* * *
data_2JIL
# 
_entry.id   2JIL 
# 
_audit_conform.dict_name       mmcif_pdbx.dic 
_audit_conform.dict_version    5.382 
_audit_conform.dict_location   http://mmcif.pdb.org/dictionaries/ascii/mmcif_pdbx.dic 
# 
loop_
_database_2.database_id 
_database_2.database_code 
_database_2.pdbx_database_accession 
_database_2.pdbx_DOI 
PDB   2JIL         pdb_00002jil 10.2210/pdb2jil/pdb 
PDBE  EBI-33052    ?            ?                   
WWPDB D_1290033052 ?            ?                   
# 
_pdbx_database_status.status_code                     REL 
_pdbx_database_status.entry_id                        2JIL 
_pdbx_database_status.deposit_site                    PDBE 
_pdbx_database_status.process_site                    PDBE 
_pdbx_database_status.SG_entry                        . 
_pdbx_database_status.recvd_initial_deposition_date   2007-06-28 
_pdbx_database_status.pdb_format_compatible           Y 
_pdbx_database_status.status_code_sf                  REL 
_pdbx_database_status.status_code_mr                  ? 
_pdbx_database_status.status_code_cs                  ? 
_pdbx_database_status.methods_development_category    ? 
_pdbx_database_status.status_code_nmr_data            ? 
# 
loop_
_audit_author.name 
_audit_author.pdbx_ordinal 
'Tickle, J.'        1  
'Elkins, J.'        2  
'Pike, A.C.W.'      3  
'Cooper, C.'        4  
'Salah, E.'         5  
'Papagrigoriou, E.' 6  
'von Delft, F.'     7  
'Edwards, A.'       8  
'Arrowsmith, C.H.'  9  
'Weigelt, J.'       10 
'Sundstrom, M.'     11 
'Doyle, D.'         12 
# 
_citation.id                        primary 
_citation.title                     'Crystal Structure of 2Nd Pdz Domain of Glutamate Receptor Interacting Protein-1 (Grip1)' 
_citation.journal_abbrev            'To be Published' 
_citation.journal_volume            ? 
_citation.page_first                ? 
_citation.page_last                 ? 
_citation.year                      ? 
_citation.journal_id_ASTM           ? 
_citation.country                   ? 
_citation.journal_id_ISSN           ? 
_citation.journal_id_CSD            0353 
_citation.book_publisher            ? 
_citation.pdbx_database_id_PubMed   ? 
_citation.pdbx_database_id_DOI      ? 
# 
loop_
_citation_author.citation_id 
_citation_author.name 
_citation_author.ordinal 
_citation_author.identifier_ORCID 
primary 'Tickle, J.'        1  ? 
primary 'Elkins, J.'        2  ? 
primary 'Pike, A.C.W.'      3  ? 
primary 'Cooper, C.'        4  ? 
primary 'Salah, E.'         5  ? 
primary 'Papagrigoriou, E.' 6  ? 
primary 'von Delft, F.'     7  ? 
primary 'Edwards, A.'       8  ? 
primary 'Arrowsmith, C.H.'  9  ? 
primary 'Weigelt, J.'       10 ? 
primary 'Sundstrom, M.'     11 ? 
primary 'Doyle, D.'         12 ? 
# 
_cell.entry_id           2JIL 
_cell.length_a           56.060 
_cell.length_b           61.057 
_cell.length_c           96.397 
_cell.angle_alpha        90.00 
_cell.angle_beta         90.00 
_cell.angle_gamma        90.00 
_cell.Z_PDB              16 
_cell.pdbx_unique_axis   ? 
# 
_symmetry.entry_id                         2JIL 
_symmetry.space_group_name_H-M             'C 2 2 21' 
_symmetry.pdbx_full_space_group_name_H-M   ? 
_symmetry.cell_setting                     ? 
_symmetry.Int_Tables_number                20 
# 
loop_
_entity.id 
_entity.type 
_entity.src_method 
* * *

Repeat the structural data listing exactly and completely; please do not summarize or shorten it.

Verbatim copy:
data_2JIL
# 
_entry.id   2JIL 
# 
_audit_conform.dict_name       mmcif_pdbx.dic 
_audit_conform.dict_version    5.382 
_audit_conform.dict_location   http://mmcif.pdb.org/dictionaries/ascii/mmcif_pdbx.dic 
# 
loop_
_database_2.database_id 
_database_2.database_code 
_database_2.pdbx_database_accession 
_database_2.pdbx_DOI 
PDB   2JIL         pdb_00002jil 10.2210/pdb2jil/pdb 
PDBE  EBI-33052    ?            ?                   
WWPDB D_1290033052 ?            ?                   
# 
_pdbx_database_status.status_code                     REL 
_pdbx_database_status.entry_id                        2JIL 
_pdbx_database_status.deposit_site                    PDBE 
_pdbx_database_status.process_site                    PDBE 
_pdbx_database_status.SG_entry                        . 
_pdbx_database_status.recvd_initial_deposition_date   2007-06-28 
_pdbx_database_status.pdb_format_compatible           Y 
_pdbx_database_status.status_code_sf                  REL 
_pdbx_database_status.status_code_mr                  ? 
_pdbx_database_status.status_code_cs                  ? 
_pdbx_database_status.methods_development_category    ? 
_pdbx_database_status.status_code_nmr_data            ? 
# 
loop_
_audit_author.name 
_audit_author.pdbx_ordinal 
'Tickle, J.'        1  
'Elkins, J.'        2  
'Pike, A.C.W.'      3  
'Cooper, C.'        4  
'Salah, E.'         5  
'Papagrigoriou, E.' 6  
'von Delft, F.'     7  
'Edwards, A.'       8  
'Arrowsmith, C.H.'  9  
'Weigelt, J.'       10 
'Sundstrom, M.'     11 
'Doyle, D.'         12 
# 
_citation.id                        primary 
_citation.title                     'Crystal Structure of 2Nd Pdz Domain of Glutamate Receptor Interacting Protein-1 (Grip1)' 
_citation.journal_abbrev            'To be Published' 
_citation.journal_volume            ? 
_citation.page_first                ? 
_citation.page_last                 ? 
_citation.year                      ? 
_citation.journal_id_ASTM           ? 
_citation.country                   ? 
_citation.journal_id_ISSN           ? 
_citation.journal_id_CSD            0353 
_citation.book_publisher            ? 
_citation.pdbx_database_id_PubMed   ? 
_citation.pdbx_database_id_DOI      ? 
# 
loop_
_citation_author.citation_id 
_citation_author.name 
_citation_author.ordinal 
_citation_author.identifier_ORCID 
primary 'Tickle, J.'        1  ? 
primary 'Elkins, J.'        2  ? 
primary 'Pike, A.C.W.'      3  ? 
primary 'Cooper, C.'        4  ? 
primary 'Salah, E.'         5  ? 
primary 'Papagrigoriou, E.' 6  ? 
primary 'von Delft, F.'     7  ? 
primary 'Edwards, A.'       8  ? 
primary 'Arrowsmith, C.H.'  9  ? 
primary 'Weigelt, J.'       10 ? 
primary 'Sundstrom, M.'     11 ? 
primary 'Doyle, D.'         12 ? 
# 
_cell.entry_id           2JIL 
_cell.length_a           56.060 
_cell.length_b           61.057 
_cell.length_c           96.397 
_cell.angle_alpha        90.00 
_cell.angle_beta         90.00 
_cell.angle_gamma        90.00 
_cell.Z_PDB              16 
_cell.pdbx_unique_axis   ? 
# 
_symmetry.entry_id                         2JIL 
_symmetry.space_group_name_H-M             'C 2 2 21' 
_symmetry.pdbx_full_space_group_name_H-M   ? 
_symmetry.cell_setting                     ? 
_symmetry.Int_Tables_number                20 
# 
loop_
_entity.id 
_entity.type 
_entity.src_method 